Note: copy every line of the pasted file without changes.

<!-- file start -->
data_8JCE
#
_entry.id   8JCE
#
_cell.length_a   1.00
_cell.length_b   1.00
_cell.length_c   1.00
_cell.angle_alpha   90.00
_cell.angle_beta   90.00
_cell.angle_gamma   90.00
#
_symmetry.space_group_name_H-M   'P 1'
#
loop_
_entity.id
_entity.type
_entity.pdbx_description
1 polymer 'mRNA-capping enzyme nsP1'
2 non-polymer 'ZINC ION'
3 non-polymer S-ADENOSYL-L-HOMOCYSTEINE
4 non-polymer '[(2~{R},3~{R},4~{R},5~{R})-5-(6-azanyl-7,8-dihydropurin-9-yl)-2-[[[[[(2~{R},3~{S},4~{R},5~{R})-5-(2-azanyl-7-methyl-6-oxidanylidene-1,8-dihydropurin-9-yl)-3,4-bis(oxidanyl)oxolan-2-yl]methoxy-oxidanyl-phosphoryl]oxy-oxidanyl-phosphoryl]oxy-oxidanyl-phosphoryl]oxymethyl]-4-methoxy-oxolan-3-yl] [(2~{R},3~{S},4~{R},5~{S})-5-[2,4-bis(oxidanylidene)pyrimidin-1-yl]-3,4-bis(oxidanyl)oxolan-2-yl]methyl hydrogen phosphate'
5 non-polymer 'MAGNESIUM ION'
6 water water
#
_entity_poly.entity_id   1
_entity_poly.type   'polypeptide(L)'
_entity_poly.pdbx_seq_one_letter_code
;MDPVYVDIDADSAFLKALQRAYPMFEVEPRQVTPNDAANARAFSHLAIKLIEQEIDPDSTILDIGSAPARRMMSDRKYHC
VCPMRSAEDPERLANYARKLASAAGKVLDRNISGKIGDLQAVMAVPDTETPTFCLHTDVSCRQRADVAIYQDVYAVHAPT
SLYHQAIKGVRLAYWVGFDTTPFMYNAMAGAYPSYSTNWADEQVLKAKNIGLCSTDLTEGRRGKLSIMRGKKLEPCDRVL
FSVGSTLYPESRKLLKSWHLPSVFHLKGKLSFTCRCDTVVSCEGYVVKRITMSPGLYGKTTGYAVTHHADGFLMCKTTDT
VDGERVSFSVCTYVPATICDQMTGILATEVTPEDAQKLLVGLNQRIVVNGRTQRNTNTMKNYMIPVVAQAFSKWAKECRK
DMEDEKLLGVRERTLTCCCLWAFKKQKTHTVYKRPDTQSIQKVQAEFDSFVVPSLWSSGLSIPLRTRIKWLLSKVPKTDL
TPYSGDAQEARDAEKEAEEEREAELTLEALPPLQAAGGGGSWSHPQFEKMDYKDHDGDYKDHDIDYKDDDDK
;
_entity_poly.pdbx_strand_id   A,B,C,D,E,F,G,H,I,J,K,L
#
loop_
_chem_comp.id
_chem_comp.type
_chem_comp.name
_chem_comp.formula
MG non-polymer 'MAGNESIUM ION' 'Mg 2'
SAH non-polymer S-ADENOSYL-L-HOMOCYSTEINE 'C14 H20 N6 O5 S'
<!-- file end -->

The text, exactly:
data_8JCE
#
_entry.id   8JCE
#
_cell.length_a   1.00
_cell.length_b   1.00
_cell.length_c   1.00
_cell.angle_alpha   90.00
_cell.angle_beta   90.00
_cell.angle_gamma   90.00
#
_symmetry.space_group_name_H-M   'P 1'
#
loop_
_entity.id
_entity.type
_entity.pdbx_description
1 polymer 'mRNA-capping enzyme nsP1'
2 non-polymer 'ZINC ION'
3 non-polymer S-ADENOSYL-L-HOMOCYSTEINE
4 non-polymer '[(2~{R},3~{R},4~{R},5~{R})-5-(6-azanyl-7,8-dihydropurin-9-yl)-2-[[[[[(2~{R},3~{S},4~{R},5~{R})-5-(2-azanyl-7-methyl-6-oxidanylidene-1,8-dihydropurin-9-yl)-3,4-bis(oxidanyl)oxolan-2-yl]methoxy-oxidanyl-phosphoryl]oxy-oxidanyl-phosphoryl]oxy-oxidanyl-phosphoryl]oxymethyl]-4-methoxy-oxolan-3-yl] [(2~{R},3~{S},4~{R},5~{S})-5-[2,4-bis(oxidanylidene)pyrimidin-1-yl]-3,4-bis(oxidanyl)oxolan-2-yl]methyl hydrogen phosphate'
5 non-polymer 'MAGNESIUM ION'
6 water water
#
_entity_poly.entity_id   1
_entity_poly.type   'polypeptide(L)'
_entity_poly.pdbx_seq_one_letter_code
;MDPVYVDIDADSAFLKALQRAYPMFEVEPRQVTPNDAANARAFSHLAIKLIEQEIDPDSTILDIGSAPARRMMSDRKYHC
VCPMRSAEDPERLANYARKLASAAGKVLDRNISGKIGDLQAVMAVPDTETPTFCLHTDVSCRQRADVAIYQDVYAVHAPT
SLYHQAIKGVRLAYWVGFDTTPFMYNAMAGAYPSYSTNWADEQVLKAKNIGLCSTDLTEGRRGKLSIMRGKKLEPCDRVL
FSVGSTLYPESRKLLKSWHLPSVFHLKGKLSFTCRCDTVVSCEGYVVKRITMSPGLYGKTTGYAVTHHADGFLMCKTTDT
VDGERVSFSVCTYVPATICDQMTGILATEVTPEDAQKLLVGLNQRIVVNGRTQRNTNTMKNYMIPVVAQAFSKWAKECRK
DMEDEKLLGVRERTLTCCCLWAFKKQKTHTVYKRPDTQSIQKVQAEFDSFVVPSLWSSGLSIPLRTRIKWLLSKVPKTDL
TPYSGDAQEARDAEKEAEEEREAELTLEALPPLQAAGGGGSWSHPQFEKMDYKDHDGDYKDHDIDYKDDDDK
;
_entity_poly.pdbx_strand_id   A,B,C,D,E,F,G,H,I,J,K,L
#
loop_
_chem_comp.id
_chem_comp.type
_chem_comp.name
_chem_comp.formula
MG non-polymer 'MAGNESIUM ION' 'Mg 2'
SAH non-polymer S-ADENOSYL-L-HOMOCYSTEINE 'C14 H20 N6 O5 S'